“He may be young, Nariya, but he was a close friend during their courtship, and one of the brightest minds we have seen in a long time,” shoots back the fifth god. “This is no time to be keeping aces up our sleeves. He undoubtedly will invent something where we have been grasping at straws. Or do you have a better plan? Would you rather go down there yourself and stand beside SarahAnne against Never More?”

The rest of the discussion consists only of argument, and when the room again breaks into dust, the scene returning yet again to the battlefield. This time, however, a young god not much older than the audience, is standing and fighting alongside the silver army.

The black army retreats, the silver-clad soldiers driving into their main force like a giant wedge. For a moment, it looks like Sarah has the upper hand against Never More. Then, Sticky stops, his entire body shivering. A malicious grin spreads across his face, his hair darkens a shade and his eyes take on a red tint. With a roar, he turns on the troops he leads and joins Never More, once again changing the tide of the war.   
The audience watches in horror as time flies past their eyes, the montage showing them how the attacks increase in desperation and fury, the stakes ever-rising. Every time one side was close to winning the war, Sticky was there to balance out their strength, prolonging the war, preventing either side from grasping victory. Eventually, the silver army suffers a series of close defeats, and Sticky settles and remains with them.

Time passes, and the camera view changes. Two persons are standing in a musty tent, the material worn thin and covered in stains and blood-splatters. The ground is muddy from the water that leaks through the seams and churned by the feet of the men that had just left the tent. Maps paper the cloth walls, held up by dull-coloured pins that tell a depressing story-- battle after battle lost to the advancing black tide of markers that seem to be swarming across the drawings from all directions.

All eyes fall on the magnetic figure in the center of the tent. Standing tall and proud, SarahAnne has her back turned to the the audience and the other deity in the tent-- a young god of similar age as the audience, clearly recognisable as Sticky. Simply by being in the presence of the tent, one can easily feel the intensity of her strength. “You’re not doing this of your own will, are you?” she asks quietly.

“What do you mean?” asks Sticky.

SarahAnne turns to face the young god, and immediately one can see the toil of the war taking its toll. She is no longer the youthful, hopeful goddess who had stood by uselessly as Godville fell apart. Instead she had been transformed into a world-weary, battle-hardened warrior. Fine lines criss-cross every patch of visible skin-- product of the dedicated medics’ thankless, never-ending work in their bid to keep their beloved leader alive. She purses her lips into a harsh, thin line. “Jumping back-and-forth between factions each time the tide shifts," she says. "I marvel at how Never More still takes you in, the so-called strategist he is.”

“To be honest, I wonder why myself,” admits Sticky. “I swear, my liege-- I never recall working with that traitor.”

“I know. I’ve had you tested,” says SarahAnne. Ignoring the shock in Sticky's eyes, she goes on. “I’ve been deliberately utilising whatever that fault of yours is, you know.” She takes a deep breath and sighs heavily, all her strength gone and replaced with world-weary tiredness. “Sticky, we’re running out of time,” she whispers. “We need to end this war. Now.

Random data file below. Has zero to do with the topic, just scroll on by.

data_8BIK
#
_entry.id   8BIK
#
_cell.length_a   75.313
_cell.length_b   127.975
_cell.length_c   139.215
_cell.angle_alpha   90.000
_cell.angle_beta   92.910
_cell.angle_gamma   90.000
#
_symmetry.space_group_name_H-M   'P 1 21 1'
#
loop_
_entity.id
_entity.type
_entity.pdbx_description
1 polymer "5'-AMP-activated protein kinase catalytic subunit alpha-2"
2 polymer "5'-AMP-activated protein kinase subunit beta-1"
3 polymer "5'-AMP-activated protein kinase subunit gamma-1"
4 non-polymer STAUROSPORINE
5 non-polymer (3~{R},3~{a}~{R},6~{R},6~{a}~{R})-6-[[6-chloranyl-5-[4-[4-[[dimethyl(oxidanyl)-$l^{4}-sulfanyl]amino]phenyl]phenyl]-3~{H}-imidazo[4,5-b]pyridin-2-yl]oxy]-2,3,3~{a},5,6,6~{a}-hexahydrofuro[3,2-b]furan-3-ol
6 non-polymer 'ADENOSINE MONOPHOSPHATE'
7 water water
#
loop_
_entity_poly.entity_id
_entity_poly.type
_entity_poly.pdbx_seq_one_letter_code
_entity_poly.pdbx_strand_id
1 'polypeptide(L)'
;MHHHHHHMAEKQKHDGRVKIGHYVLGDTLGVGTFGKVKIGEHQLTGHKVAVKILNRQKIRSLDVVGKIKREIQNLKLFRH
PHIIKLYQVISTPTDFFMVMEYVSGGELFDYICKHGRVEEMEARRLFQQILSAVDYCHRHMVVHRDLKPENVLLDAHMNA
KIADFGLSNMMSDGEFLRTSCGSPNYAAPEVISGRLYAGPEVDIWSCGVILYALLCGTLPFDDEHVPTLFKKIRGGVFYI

The scene suddenly shifts downwards into a large cavern. “Never More’s headquarters at that time was hidden inside an ancient tomb,” says the narrator, his voice echoing in the empty space. “No one knows where it was, or who was buried in there. It is said it was already ancient when time itself was young, when the world was born and the first Gods came into being.

“Never More had decided to launch his final assault, attacking the struggling heart of Godville itself. In his lair, he mustered his men, rebel gods and monsters, all of different origins, but of one goal.

The audience watches, slack-jawed as the laguz flies high above his army, the figures stretching far into distance. He eyes this impressive sight with a smirk, then raises his hand. There is a small explosion of light, and a portal roars into existence, a rip between the fabric of space and time. Through it, one can clearly see the pitiful collection of temples and rebuilding efforts that is now an unsuspecting Godville.


Needing no further encouragement, he army roars in ground-shaking assent and surges forward, the black mass swarming through the portal. The audience's view marches along with the army through the portal. As soon as they enter, their vision becomes white before clearing to reveal the Godville, now a battlefield. The land around the audience trembles with increasing magnitude until the very ground itself explodes, enormous stones, chunks of earth and lava flow sent flying into the air. A group of gods shriek as debris seems to fall on top of them but breaks apart just before it touches them.

Fred dares not even blink, awestruck at the effects. Behind him, amazement and terror paralyses Somn as she watches her surroundings erupt into utter chaos, nearly missing a large rock’s collision-course with her head before it gets disintegrated by a convenient spell.

“Godville was not prepared for such an attack,” says the narrator, his voice solemn. “SarahAnne in all her preparations had not anticipated Never More to assault the city itself. Her men had arrived too late.”

The audience watches SarahAnne as she stares in incredulity at the complete desolation around her, her body suddenly lethargic in its movements, her expression shocked..

No…” she whispers. “Not again...She takes a few steps forward before collapsing onto her knees, tears pouring down unbidden. Around her, all the things that she had sworn to protect are now burning, crushed and destroyed. The arena had fallen to the ground, temples that had once been the sight of awe now lay broken. She looks skyward and finds Never More laughing in the distance.